Especially over the southwestern Indian Ocean, eastern Australia, and the southern flank of the Southern Pacific Convergence Zone "our models show that the precipitation response to the ozone hole is unaffected by atmosphere-ocean interactions...and originates almost entirely from ozone depletion in the Southern polar regions," concludes lead author Sarah Kang, a postdoctoral researcher at Columbia Engineering's Department of Applied Physics and Applied Mathematics.

"In both climate models and observations, the subtropical moistening is linked to a poleward shift of the extratropical westerly jet," Kang explains.

Most specialists have been thinking of the depleted ozone layer as a passive component of the system, responsible for filtering out ultraviolet solar radiation which is harmful to humans and other creatures. In calculating the global effects of greenhouse gases on changes in climate, ozone hasn't really been part of the equation.

"This could be a real game-changer," co-author Lorenzo Polvani of Columbia University's Lamont-Doherty Earth Observatory, said in a press release. Discovery of the ozone hole in the 1980s led to widespread concern over the harmful human health impacts of increasing ultraviolet solar radiation. Since 1989, the international treaty known as the Montreal Protocol has banned aerosols containing ozone-eating chlorofluorocarbons (CFCs) and the ozone hole is slowly on the mend.

"While the ozone hole has been considered as a solved problem, we're now finding it has caused a great deal of the climate change that's been observed," said Polvani. So in the coming decades, the closing of the ozone hole over Antarctica -- while saving humans and other creatures from the harmful cancer-causing UV rays -- will come with its own set of climate changes.
 
Wow, Laura, you always have the most interesting insights! Is there any hope of coordinating this information with the information in the article 'Jet Stream: Is an Ice Age Imminent?' by Pierre Lescaudron from the last issue of Dot Connector? Does this movement of the subtropical moisture band coinciding with the slowing of the jet stream have anything to do with the larger, more frequent and more severe storms in North America this past year?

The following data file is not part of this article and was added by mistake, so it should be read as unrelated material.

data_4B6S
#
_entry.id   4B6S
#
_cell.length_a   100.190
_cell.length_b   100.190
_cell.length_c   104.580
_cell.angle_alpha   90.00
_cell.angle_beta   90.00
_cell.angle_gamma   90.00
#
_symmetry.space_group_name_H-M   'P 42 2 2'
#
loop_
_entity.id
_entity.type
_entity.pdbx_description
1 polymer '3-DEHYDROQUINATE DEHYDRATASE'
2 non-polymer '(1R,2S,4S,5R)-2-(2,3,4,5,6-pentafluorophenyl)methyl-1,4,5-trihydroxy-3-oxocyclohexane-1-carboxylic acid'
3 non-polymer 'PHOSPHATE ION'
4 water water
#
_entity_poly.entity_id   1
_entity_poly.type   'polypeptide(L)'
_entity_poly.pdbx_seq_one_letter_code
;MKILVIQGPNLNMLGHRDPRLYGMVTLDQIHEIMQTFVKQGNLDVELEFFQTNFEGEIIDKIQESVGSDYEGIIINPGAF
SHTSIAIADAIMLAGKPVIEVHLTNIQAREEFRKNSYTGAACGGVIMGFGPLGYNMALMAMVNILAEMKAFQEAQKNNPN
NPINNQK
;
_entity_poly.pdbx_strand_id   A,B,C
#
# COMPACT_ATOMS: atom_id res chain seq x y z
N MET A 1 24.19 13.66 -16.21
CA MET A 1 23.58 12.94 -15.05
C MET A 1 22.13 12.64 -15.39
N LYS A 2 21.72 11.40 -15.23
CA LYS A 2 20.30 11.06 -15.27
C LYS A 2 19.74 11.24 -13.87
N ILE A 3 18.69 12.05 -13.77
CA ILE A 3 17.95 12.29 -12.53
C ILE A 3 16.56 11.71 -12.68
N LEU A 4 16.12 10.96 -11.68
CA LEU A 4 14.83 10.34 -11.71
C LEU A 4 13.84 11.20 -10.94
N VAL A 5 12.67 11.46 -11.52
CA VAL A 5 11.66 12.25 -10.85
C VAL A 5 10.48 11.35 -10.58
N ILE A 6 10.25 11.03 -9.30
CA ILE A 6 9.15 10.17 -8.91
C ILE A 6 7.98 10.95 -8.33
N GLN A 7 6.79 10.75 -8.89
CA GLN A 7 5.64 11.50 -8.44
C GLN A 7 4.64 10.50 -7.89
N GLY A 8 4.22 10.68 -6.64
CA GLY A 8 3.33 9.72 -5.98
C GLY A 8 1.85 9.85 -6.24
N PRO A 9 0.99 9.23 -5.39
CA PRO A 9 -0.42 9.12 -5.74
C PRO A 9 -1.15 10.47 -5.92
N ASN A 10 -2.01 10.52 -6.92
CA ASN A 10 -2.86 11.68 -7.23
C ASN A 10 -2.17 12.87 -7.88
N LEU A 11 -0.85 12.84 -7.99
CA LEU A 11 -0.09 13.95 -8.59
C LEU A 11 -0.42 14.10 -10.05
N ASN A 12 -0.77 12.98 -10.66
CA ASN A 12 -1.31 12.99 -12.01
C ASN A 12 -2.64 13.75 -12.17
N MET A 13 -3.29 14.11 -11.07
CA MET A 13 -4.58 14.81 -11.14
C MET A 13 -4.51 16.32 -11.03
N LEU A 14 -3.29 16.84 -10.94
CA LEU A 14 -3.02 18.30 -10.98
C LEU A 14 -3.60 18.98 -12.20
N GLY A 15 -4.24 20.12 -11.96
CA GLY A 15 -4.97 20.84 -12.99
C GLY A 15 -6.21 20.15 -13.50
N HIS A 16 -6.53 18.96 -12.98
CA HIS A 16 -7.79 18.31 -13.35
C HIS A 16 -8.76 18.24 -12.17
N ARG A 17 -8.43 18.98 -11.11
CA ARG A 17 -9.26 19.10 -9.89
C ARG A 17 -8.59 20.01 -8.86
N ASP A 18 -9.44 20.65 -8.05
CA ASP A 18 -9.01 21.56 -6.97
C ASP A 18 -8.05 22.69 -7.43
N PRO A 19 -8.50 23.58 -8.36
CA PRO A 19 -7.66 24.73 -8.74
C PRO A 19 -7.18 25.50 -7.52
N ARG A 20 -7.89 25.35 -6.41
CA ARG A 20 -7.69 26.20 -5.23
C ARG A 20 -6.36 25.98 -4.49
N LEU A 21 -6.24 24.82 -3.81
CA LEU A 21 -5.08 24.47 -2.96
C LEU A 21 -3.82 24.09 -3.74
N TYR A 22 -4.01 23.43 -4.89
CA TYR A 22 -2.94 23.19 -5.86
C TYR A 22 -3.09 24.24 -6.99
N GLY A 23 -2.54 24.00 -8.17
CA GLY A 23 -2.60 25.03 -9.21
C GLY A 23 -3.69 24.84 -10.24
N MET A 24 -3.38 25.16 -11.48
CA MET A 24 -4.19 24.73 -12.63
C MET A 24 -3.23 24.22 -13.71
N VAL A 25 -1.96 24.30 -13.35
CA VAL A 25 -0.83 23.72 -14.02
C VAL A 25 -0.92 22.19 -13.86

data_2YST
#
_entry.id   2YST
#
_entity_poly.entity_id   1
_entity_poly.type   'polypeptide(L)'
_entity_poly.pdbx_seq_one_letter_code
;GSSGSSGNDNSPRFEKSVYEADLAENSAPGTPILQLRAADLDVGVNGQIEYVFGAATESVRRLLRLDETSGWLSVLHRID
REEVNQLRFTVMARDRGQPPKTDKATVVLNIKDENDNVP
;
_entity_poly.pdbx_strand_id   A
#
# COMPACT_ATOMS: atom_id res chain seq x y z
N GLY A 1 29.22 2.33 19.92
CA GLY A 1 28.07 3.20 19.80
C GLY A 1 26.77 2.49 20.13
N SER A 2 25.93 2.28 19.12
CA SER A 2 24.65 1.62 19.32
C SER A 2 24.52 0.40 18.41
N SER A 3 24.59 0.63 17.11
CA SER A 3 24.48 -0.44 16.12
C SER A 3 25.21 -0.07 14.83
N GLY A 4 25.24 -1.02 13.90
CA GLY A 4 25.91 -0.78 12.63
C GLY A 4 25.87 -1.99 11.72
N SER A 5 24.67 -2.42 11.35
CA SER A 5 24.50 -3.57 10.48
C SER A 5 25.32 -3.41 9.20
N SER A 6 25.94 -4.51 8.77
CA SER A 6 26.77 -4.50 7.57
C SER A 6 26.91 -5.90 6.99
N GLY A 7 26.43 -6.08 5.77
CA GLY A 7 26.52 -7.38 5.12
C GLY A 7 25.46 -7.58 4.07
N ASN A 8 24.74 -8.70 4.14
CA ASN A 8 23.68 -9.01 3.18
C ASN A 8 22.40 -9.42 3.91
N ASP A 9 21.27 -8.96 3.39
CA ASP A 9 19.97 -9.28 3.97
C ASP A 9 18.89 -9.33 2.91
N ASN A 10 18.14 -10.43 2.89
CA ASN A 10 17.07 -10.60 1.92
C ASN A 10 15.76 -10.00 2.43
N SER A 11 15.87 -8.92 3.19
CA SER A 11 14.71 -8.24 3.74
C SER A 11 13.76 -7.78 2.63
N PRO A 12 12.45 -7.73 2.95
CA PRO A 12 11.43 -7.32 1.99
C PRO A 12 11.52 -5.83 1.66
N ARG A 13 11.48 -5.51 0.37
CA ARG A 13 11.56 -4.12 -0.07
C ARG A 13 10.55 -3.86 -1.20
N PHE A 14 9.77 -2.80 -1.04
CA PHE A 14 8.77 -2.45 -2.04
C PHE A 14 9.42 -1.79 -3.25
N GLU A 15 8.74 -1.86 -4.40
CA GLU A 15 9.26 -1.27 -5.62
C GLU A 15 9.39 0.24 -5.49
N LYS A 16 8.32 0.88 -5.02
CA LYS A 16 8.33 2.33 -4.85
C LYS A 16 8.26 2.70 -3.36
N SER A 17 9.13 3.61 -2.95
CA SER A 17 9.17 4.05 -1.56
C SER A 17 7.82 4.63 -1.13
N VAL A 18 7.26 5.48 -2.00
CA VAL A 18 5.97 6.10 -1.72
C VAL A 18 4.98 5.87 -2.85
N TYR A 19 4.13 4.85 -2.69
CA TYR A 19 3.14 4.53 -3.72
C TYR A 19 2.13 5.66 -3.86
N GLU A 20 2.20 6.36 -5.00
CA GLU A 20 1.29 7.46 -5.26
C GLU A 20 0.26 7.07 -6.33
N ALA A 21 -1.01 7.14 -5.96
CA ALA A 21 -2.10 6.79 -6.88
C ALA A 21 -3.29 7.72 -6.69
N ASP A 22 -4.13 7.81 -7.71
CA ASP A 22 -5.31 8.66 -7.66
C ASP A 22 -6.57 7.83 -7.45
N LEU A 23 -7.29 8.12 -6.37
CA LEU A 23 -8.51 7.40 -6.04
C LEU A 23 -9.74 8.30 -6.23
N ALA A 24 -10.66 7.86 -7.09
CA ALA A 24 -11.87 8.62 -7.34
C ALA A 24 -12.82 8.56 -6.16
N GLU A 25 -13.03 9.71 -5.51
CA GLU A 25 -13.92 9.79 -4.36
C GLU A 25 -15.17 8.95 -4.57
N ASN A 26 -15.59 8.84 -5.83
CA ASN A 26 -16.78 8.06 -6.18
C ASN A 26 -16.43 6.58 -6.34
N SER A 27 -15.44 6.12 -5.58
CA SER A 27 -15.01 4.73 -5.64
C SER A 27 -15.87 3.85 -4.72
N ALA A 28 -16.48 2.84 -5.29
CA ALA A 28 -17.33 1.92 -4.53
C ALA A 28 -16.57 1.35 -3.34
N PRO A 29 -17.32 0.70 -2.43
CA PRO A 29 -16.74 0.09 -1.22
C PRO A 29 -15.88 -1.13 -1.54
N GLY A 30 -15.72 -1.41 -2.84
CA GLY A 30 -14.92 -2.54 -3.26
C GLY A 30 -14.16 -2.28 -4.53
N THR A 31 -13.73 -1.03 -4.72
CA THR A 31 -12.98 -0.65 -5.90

Laurentien2

The Living Force
FOTCM Member
A: Increases precipitation dramatically. Then moves the belt
of great precipitation much farther north. This causes
rapid buildup of ice sheets, followed by increasingly
rapid and intense glacial rebound.

As I understood it, further North was referring for the Northern hemisphere, closer to the north pole. More humidity moving in these region, due to global warming, mean more precipitation i.e. acceleration and augmentation of snow building-up for that region causing a glaciation.

A: Largely, yes. And the world's climate was scarcely any
colder away from the ice sheets than it is today.

Well, how could that be? What caused these glaciers?

A: Global warming.

Q: How does global warming cause glaciers?

What confused me was the term ice sheets which I taught was the polar cap extending much further south causing the glaciation but, you use the word glacier which are not necessary at the pole but forming in high mountain range. Still looking at the graph, I see more precipitation closer to the equator (further north in the southern hemisphere) and how it may effect the glacier in high mountain range in these region but, not sure how it could bring the formation of the ice sheets at the pole either north or south. Unless, this band of precipitation is carried to North by the jet stream which as unusual behavior in the past year.